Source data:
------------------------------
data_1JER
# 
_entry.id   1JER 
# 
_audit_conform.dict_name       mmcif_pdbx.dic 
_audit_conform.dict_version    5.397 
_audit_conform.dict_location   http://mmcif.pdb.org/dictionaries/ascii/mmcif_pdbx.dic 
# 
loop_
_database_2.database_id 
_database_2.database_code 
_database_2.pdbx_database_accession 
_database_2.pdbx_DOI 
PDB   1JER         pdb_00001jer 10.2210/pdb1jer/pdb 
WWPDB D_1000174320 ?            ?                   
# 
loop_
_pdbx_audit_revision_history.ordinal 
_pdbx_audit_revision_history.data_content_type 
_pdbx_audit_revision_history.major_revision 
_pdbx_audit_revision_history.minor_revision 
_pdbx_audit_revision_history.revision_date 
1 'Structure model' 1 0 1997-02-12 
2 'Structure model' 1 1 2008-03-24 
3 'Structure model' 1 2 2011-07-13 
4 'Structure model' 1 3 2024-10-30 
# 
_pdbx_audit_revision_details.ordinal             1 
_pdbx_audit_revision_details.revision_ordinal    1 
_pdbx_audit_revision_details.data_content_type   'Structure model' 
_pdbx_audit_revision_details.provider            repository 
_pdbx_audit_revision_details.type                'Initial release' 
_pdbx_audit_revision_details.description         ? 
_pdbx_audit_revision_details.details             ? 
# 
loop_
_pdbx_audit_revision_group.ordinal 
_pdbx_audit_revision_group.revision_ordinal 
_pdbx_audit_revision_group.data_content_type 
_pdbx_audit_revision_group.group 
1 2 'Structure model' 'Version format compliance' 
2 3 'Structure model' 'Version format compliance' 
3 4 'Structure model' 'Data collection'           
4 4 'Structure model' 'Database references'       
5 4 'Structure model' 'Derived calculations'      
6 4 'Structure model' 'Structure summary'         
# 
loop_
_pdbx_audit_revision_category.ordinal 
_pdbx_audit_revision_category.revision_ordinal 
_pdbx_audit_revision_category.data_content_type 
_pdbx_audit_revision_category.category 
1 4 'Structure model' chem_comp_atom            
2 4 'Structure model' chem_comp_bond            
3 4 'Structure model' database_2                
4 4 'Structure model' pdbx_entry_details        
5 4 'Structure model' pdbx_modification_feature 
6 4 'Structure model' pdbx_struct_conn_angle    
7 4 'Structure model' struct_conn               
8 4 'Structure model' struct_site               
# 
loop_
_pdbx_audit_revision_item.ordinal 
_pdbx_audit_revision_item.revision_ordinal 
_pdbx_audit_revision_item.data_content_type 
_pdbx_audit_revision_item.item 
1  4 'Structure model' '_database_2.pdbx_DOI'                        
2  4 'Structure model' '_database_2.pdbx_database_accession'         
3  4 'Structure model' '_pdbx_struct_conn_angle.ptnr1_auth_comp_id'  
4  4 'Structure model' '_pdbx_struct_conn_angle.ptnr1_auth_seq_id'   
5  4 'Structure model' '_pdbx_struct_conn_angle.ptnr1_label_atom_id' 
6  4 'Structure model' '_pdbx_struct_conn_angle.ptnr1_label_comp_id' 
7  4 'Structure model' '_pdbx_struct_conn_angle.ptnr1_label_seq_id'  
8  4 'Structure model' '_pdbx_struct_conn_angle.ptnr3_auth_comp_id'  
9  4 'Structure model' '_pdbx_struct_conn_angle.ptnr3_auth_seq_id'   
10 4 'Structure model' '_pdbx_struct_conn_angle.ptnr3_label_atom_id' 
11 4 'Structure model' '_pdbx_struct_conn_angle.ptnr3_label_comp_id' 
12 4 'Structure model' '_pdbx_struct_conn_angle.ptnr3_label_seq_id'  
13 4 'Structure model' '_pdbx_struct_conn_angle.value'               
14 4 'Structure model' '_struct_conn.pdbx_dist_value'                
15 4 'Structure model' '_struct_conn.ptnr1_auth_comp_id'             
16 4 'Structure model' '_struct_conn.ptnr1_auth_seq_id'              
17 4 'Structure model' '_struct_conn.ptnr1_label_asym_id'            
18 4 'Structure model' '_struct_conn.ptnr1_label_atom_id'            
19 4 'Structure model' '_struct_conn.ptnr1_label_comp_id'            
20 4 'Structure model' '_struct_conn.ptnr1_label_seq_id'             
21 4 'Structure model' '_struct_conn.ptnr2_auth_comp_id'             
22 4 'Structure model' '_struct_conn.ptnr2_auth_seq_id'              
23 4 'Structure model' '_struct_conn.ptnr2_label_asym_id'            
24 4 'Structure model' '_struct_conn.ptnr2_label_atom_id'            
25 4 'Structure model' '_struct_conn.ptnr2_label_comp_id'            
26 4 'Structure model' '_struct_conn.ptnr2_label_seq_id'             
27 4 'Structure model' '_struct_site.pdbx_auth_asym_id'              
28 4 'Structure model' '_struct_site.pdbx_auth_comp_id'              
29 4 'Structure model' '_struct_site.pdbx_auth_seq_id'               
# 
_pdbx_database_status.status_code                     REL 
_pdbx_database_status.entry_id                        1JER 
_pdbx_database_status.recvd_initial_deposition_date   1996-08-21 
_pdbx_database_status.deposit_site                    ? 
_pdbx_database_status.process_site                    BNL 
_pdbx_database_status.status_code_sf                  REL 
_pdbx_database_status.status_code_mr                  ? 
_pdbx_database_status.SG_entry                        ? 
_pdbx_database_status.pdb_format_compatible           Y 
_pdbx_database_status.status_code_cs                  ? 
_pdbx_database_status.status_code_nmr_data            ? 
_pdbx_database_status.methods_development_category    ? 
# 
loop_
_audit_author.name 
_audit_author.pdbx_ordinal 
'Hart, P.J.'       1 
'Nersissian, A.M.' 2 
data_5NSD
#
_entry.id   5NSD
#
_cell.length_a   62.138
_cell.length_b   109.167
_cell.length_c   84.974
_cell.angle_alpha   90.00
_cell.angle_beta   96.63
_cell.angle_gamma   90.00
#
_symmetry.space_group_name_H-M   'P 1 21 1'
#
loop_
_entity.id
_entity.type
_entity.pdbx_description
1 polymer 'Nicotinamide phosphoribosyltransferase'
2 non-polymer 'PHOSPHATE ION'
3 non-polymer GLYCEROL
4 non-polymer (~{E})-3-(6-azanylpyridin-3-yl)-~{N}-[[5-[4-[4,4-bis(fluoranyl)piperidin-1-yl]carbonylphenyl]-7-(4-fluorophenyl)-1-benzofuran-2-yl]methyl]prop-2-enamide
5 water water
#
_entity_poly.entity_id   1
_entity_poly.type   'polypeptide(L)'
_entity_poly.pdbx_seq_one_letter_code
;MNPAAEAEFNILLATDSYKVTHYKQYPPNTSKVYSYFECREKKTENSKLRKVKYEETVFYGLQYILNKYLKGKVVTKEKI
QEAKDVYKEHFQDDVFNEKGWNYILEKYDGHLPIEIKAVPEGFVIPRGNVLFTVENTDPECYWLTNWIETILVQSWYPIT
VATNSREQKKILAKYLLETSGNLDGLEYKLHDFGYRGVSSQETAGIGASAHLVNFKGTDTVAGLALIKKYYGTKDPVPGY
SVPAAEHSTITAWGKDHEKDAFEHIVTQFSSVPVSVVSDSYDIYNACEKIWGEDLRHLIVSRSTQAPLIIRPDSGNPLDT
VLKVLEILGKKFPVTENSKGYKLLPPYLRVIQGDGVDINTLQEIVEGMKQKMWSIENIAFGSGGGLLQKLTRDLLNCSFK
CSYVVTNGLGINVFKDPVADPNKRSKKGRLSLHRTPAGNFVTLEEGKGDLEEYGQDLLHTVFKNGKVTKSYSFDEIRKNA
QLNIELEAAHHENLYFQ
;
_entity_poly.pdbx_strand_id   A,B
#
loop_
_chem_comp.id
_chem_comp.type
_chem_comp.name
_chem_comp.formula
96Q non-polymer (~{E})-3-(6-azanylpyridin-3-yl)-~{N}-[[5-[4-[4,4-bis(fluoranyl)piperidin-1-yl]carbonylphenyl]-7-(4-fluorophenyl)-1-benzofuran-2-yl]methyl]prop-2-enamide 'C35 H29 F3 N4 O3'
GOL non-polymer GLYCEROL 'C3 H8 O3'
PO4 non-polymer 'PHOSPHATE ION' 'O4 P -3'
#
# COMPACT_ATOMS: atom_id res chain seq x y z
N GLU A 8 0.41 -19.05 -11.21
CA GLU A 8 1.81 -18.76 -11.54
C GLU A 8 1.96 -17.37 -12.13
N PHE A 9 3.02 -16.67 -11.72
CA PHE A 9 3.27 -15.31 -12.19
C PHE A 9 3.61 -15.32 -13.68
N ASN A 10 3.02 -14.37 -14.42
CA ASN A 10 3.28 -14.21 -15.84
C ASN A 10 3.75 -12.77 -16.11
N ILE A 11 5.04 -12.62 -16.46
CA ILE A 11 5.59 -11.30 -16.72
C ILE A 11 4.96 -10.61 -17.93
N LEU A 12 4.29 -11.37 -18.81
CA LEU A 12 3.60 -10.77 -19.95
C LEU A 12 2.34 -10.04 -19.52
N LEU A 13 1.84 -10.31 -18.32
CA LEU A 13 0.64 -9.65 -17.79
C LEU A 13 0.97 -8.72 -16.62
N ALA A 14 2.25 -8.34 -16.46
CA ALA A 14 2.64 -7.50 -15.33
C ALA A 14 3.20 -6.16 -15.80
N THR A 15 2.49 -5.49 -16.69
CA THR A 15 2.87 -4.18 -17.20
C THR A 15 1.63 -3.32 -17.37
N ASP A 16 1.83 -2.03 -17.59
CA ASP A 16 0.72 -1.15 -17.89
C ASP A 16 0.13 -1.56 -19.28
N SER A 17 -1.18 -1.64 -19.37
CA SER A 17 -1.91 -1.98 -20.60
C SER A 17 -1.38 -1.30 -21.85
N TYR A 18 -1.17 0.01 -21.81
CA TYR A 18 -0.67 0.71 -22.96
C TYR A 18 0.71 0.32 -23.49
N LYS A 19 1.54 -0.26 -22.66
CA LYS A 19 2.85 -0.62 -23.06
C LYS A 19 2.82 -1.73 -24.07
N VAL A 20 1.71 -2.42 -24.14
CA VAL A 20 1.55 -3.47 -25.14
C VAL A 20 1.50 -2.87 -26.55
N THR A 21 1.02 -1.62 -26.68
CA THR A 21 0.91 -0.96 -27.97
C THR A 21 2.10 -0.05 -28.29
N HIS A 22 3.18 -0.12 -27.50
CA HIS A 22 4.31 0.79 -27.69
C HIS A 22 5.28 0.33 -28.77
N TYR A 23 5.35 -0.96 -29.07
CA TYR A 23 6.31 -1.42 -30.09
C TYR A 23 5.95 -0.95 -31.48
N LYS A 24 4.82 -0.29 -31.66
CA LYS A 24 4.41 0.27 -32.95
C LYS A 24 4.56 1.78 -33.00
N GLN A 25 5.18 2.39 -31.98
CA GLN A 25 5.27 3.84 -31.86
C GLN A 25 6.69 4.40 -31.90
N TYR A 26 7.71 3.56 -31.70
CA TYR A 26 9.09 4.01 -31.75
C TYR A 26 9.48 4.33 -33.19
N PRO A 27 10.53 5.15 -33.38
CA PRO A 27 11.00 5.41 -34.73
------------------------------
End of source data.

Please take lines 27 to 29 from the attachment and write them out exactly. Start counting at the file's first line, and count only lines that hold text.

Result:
# 
_pdbx_audit_revision_details.ordinal             1 
_pdbx_audit_revision_details.revision_ordinal    1 